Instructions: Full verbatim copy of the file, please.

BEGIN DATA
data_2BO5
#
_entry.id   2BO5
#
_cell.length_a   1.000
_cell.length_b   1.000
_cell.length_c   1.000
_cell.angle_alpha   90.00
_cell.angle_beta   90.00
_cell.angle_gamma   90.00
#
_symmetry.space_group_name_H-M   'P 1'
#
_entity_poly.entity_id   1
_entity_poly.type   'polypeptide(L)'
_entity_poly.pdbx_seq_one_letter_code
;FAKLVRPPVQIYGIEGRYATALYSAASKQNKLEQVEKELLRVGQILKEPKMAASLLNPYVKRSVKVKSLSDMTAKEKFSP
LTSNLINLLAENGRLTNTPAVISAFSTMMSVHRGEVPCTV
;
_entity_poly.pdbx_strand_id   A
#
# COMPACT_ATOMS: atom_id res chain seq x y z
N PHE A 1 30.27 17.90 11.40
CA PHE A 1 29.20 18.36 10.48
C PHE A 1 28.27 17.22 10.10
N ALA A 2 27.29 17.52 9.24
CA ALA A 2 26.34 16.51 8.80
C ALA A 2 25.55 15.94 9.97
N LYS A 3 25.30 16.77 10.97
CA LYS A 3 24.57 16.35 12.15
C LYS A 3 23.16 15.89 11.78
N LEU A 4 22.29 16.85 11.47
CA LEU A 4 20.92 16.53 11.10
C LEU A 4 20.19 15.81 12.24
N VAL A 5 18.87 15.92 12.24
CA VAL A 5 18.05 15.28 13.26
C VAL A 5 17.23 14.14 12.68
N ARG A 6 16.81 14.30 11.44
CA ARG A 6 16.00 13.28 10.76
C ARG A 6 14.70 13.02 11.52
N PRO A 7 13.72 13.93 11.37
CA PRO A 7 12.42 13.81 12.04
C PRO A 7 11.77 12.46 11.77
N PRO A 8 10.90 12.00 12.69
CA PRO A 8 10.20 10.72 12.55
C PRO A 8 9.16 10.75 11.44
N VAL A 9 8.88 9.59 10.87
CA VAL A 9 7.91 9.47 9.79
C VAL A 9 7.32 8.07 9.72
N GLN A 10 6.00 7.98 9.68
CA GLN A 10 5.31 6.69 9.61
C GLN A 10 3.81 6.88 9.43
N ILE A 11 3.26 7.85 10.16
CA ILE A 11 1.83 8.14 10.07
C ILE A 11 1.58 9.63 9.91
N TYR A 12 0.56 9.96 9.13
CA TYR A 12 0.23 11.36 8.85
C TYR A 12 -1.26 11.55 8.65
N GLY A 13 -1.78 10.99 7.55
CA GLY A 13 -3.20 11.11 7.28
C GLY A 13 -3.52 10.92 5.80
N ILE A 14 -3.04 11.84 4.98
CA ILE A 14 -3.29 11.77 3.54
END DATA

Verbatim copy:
data_2BO5
#
_entry.id   2BO5
#
_cell.length_a   1.000
_cell.length_b   1.000
_cell.length_c   1.000
_cell.angle_alpha   90.00
_cell.angle_beta   90.00
_cell.angle_gamma   90.00
#
_symmetry.space_group_name_H-M   'P 1'
#
_entity_poly.entity_id   1
_entity_poly.type   'polypeptide(L)'
_entity_poly.pdbx_seq_one_letter_code
;FAKLVRPPVQIYGIEGRYATALYSAASKQNKLEQVEKELLRVGQILKEPKMAASLLNPYVKRSVKVKSLSDMTAKEKFSP
LTSNLINLLAENGRLTNTPAVISAFSTMMSVHRGEVPCTV
;
_entity_poly.pdbx_strand_id   A
#
# COMPACT_ATOMS: atom_id res chain seq x y z
N PHE A 1 30.27 17.90 11.40
CA PHE A 1 29.20 18.36 10.48
C PHE A 1 28.27 17.22 10.10
N ALA A 2 27.29 17.52 9.24
CA ALA A 2 26.34 16.51 8.80
C ALA A 2 25.55 15.94 9.97
N LYS A 3 25.30 16.77 10.97
CA LYS A 3 24.57 16.35 12.15
C LYS A 3 23.16 15.89 11.78
N LEU A 4 22.29 16.85 11.47
CA LEU A 4 20.92 16.53 11.10
C LEU A 4 20.19 15.81 12.24
N VAL A 5 18.87 15.92 12.24
CA VAL A 5 18.05 15.28 13.26
C VAL A 5 17.23 14.14 12.68
N ARG A 6 16.81 14.30 11.44
CA ARG A 6 16.00 13.28 10.76
C ARG A 6 14.70 13.02 11.52
N PRO A 7 13.72 13.93 11.37
CA PRO A 7 12.42 13.81 12.04
C PRO A 7 11.77 12.46 11.77
N PRO A 8 10.90 12.00 12.69
CA PRO A 8 10.20 10.72 12.55
C PRO A 8 9.16 10.75 11.44
N VAL A 9 8.88 9.59 10.87
CA VAL A 9 7.91 9.47 9.79
C VAL A 9 7.32 8.07 9.72
N GLN A 10 6.00 7.98 9.68
CA GLN A 10 5.31 6.69 9.61
C GLN A 10 3.81 6.88 9.43
N ILE A 11 3.26 7.85 10.16
CA ILE A 11 1.83 8.14 10.07
C ILE A 11 1.58 9.63 9.91
N TYR A 12 0.56 9.96 9.13
CA TYR A 12 0.23 11.36 8.85
C TYR A 12 -1.26 11.55 8.65
N GLY A 13 -1.78 10.99 7.55
CA GLY A 13 -3.20 11.11 7.28
C GLY A 13 -3.52 10.92 5.80
N ILE A 14 -3.04 11.84 4.98
CA ILE A 14 -3.29 11.77 3.54